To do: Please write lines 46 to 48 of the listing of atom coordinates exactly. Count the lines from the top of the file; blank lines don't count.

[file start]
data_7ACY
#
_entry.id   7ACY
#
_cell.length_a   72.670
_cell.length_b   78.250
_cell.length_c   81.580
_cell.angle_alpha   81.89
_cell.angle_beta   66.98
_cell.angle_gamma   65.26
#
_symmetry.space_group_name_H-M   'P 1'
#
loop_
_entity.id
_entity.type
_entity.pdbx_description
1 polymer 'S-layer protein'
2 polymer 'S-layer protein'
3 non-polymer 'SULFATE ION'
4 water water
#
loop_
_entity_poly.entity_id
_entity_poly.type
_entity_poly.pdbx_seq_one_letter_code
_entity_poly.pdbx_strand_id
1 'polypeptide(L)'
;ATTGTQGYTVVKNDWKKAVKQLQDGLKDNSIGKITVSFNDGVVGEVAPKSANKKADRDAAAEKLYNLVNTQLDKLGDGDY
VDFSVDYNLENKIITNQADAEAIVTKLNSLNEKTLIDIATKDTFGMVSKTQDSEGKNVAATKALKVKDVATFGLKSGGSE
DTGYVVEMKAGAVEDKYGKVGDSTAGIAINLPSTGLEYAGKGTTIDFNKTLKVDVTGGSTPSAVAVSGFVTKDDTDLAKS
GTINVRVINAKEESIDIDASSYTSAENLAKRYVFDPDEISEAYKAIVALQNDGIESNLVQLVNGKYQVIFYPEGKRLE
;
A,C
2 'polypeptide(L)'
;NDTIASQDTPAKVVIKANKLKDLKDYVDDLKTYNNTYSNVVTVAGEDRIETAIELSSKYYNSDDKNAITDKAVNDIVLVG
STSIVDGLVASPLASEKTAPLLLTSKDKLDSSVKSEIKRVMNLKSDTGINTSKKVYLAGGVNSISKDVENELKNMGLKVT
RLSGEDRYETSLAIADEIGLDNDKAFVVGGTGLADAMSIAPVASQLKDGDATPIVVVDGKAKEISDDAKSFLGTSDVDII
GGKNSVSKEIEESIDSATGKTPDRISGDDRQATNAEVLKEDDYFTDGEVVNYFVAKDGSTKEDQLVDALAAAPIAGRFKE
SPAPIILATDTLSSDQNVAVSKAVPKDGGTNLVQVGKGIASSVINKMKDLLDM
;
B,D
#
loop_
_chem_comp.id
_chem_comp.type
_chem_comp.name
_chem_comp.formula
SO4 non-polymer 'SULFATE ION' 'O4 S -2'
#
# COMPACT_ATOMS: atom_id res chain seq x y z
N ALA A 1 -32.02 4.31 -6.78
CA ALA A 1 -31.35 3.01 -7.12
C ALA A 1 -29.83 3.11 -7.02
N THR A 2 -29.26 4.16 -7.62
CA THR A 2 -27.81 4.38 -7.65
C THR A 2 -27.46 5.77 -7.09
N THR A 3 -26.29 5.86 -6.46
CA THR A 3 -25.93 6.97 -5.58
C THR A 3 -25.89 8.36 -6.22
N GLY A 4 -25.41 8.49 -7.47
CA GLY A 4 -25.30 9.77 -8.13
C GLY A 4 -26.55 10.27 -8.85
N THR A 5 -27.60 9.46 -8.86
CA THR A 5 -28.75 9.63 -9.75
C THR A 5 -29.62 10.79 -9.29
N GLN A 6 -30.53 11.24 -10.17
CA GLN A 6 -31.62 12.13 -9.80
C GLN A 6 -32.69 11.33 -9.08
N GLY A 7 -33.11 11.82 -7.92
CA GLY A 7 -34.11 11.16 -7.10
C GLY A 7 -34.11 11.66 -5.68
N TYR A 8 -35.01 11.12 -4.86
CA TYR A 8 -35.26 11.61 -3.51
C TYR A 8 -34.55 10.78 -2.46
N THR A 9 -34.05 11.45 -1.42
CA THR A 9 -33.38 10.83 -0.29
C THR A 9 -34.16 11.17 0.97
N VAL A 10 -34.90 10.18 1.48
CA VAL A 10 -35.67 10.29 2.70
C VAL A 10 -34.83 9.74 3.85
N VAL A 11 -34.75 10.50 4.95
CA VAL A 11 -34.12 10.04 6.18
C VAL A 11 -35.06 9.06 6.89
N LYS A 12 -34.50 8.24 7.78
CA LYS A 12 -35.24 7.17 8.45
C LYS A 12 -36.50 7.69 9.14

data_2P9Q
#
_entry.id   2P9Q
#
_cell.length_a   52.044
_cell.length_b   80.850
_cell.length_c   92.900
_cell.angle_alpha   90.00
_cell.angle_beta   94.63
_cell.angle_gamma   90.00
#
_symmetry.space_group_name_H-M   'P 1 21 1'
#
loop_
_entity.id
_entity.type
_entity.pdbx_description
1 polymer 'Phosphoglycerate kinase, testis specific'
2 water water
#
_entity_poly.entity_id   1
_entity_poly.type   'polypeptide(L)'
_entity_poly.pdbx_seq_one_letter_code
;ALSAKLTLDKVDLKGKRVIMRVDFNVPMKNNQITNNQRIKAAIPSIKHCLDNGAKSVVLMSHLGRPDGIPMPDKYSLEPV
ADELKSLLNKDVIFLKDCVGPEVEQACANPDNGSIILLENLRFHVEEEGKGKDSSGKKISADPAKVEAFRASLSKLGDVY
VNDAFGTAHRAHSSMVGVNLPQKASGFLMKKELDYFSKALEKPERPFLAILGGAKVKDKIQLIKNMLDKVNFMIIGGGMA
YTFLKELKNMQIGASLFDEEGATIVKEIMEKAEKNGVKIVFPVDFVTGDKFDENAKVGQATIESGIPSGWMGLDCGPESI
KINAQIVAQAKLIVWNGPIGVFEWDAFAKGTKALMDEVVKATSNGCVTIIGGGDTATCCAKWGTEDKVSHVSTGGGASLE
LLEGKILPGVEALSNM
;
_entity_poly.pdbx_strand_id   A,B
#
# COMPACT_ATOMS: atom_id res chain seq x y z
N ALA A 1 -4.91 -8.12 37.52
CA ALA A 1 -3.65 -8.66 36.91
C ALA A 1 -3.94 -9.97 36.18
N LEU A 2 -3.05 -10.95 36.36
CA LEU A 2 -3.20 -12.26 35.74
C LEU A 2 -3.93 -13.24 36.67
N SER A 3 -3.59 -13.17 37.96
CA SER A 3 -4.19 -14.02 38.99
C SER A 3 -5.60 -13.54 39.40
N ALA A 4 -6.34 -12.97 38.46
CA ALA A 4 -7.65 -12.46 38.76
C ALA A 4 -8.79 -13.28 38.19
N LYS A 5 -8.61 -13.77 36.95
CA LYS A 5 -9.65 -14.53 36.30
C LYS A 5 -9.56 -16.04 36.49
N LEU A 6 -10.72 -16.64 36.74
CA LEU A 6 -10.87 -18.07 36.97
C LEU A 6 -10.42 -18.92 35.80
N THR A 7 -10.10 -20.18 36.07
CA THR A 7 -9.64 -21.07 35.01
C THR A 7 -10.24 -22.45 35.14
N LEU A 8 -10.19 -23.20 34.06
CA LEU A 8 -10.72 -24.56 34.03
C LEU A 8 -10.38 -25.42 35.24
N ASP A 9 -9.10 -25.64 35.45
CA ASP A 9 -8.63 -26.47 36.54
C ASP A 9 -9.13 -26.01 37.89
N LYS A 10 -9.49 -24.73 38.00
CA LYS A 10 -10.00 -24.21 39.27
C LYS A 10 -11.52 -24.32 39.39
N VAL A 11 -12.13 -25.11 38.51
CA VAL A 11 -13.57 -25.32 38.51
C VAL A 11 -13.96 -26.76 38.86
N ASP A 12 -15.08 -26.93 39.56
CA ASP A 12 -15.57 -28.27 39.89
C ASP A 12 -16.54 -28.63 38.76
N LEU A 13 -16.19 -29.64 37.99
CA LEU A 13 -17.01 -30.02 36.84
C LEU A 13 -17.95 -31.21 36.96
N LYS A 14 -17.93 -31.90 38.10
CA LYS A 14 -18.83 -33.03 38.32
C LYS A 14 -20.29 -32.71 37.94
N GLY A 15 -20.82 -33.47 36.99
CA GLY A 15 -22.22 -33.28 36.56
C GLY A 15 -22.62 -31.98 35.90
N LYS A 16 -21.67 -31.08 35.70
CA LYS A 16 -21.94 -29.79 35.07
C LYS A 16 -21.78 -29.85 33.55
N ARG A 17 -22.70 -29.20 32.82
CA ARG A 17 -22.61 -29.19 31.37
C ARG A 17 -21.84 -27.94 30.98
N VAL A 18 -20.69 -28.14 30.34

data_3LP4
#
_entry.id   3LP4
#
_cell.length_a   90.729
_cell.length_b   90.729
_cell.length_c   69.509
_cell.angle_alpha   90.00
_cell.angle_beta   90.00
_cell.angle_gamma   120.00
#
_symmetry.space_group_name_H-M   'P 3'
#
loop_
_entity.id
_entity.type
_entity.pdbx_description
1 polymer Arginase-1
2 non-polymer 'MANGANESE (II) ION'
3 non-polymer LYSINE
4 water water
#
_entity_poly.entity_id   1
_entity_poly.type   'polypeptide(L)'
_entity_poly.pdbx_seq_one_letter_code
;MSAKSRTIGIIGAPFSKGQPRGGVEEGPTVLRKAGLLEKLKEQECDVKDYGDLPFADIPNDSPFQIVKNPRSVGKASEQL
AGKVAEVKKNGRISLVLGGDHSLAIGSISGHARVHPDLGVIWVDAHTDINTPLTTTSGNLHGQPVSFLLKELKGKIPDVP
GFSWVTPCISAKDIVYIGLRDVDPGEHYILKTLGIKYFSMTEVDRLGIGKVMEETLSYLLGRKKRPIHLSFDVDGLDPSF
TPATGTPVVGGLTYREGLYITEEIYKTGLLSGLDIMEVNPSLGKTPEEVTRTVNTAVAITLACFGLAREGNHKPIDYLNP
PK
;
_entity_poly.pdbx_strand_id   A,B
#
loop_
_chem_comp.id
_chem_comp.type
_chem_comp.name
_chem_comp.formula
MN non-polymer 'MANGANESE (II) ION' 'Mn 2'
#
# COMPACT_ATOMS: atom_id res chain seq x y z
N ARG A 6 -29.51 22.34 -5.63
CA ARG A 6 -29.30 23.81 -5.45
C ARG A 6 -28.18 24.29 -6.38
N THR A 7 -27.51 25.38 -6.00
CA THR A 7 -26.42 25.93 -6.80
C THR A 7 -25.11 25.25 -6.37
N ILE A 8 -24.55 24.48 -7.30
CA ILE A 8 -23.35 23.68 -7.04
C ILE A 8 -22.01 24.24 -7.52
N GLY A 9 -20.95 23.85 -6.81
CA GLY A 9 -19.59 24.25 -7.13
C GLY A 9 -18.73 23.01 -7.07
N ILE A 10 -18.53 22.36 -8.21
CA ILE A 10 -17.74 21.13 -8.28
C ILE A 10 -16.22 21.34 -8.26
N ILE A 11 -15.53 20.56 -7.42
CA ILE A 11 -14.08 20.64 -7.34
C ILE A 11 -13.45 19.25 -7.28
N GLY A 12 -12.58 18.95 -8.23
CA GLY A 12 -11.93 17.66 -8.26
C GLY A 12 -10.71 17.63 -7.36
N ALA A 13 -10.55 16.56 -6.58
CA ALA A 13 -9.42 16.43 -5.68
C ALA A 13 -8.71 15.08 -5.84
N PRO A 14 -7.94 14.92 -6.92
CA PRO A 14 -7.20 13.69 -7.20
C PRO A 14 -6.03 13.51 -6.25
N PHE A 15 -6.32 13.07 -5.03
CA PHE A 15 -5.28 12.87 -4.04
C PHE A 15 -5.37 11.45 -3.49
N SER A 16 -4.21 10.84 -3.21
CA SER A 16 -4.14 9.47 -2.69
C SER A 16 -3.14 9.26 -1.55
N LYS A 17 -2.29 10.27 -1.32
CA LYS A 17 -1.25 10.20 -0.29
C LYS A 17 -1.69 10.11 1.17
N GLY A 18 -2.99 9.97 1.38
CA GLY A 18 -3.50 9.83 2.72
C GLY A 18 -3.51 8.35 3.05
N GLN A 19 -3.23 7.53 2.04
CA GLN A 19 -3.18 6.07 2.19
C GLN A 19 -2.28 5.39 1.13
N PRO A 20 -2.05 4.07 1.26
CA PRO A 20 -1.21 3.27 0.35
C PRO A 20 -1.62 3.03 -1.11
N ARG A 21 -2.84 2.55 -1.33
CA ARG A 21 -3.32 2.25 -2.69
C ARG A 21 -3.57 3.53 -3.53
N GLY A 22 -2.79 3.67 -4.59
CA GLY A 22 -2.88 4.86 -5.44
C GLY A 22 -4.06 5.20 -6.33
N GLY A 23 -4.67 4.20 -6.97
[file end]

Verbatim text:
_chem_comp.type
_chem_comp.name
_chem_comp.formula